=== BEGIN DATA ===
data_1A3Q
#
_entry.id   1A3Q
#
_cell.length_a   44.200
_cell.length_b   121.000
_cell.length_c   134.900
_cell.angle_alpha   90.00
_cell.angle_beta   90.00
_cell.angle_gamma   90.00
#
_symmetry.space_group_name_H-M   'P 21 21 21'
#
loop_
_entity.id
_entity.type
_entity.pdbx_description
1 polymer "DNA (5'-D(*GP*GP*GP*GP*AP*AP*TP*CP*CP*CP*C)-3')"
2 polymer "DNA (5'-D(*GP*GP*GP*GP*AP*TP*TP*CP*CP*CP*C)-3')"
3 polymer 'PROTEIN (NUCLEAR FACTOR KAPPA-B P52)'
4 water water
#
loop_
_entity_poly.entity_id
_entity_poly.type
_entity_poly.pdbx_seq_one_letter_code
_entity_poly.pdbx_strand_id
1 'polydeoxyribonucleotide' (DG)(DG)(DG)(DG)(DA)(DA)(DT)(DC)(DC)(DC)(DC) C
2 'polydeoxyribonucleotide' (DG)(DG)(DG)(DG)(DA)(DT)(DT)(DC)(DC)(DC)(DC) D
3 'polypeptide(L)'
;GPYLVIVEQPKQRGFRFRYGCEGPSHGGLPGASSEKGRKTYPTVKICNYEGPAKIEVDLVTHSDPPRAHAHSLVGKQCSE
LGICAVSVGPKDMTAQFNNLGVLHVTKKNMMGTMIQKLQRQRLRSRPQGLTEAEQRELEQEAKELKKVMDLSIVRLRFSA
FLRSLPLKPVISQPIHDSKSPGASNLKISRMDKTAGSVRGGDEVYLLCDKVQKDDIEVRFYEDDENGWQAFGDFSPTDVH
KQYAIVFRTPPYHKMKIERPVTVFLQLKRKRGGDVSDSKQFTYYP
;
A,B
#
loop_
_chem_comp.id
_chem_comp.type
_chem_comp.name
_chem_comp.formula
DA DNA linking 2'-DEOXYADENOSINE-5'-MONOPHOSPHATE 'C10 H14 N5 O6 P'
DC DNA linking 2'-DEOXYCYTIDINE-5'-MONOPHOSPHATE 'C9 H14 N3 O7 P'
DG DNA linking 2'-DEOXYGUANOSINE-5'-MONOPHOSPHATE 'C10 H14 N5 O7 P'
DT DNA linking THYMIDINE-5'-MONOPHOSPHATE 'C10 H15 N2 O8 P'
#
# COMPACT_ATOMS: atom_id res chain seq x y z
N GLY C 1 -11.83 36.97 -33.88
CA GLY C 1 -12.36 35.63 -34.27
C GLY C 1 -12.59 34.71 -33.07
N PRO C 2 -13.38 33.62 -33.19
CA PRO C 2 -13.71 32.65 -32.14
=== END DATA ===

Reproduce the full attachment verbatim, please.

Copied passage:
data_1A3Q
#
_entry.id   1A3Q
#
_cell.length_a   44.200
_cell.length_b   121.000
_cell.length_c   134.900
_cell.angle_alpha   90.00
_cell.angle_beta   90.00
_cell.angle_gamma   90.00
#
_symmetry.space_group_name_H-M   'P 21 21 21'
#
loop_
_entity.id
_entity.type
_entity.pdbx_description
1 polymer "DNA (5'-D(*GP*GP*GP*GP*AP*AP*TP*CP*CP*CP*C)-3')"
2 polymer "DNA (5'-D(*GP*GP*GP*GP*AP*TP*TP*CP*CP*CP*C)-3')"
3 polymer 'PROTEIN (NUCLEAR FACTOR KAPPA-B P52)'
4 water water
#
loop_
_entity_poly.entity_id
_entity_poly.type
_entity_poly.pdbx_seq_one_letter_code
_entity_poly.pdbx_strand_id
1 'polydeoxyribonucleotide' (DG)(DG)(DG)(DG)(DA)(DA)(DT)(DC)(DC)(DC)(DC) C
2 'polydeoxyribonucleotide' (DG)(DG)(DG)(DG)(DA)(DT)(DT)(DC)(DC)(DC)(DC) D
3 'polypeptide(L)'
;GPYLVIVEQPKQRGFRFRYGCEGPSHGGLPGASSEKGRKTYPTVKICNYEGPAKIEVDLVTHSDPPRAHAHSLVGKQCSE
LGICAVSVGPKDMTAQFNNLGVLHVTKKNMMGTMIQKLQRQRLRSRPQGLTEAEQRELEQEAKELKKVMDLSIVRLRFSA
FLRSLPLKPVISQPIHDSKSPGASNLKISRMDKTAGSVRGGDEVYLLCDKVQKDDIEVRFYEDDENGWQAFGDFSPTDVH
KQYAIVFRTPPYHKMKIERPVTVFLQLKRKRGGDVSDSKQFTYYP
;
A,B
#
loop_
_chem_comp.id
_chem_comp.type
_chem_comp.name
_chem_comp.formula
DA DNA linking 2'-DEOXYADENOSINE-5'-MONOPHOSPHATE 'C10 H14 N5 O6 P'
DC DNA linking 2'-DEOXYCYTIDINE-5'-MONOPHOSPHATE 'C9 H14 N3 O7 P'
DG DNA linking 2'-DEOXYGUANOSINE-5'-MONOPHOSPHATE 'C10 H14 N5 O7 P'
DT DNA linking THYMIDINE-5'-MONOPHOSPHATE 'C10 H15 N2 O8 P'
#
# COMPACT_ATOMS: atom_id res chain seq x y z
N GLY C 1 -11.83 36.97 -33.88
CA GLY C 1 -12.36 35.63 -34.27
C GLY C 1 -12.59 34.71 -33.07
N PRO C 2 -13.38 33.62 -33.19
CA PRO C 2 -13.71 32.65 -32.14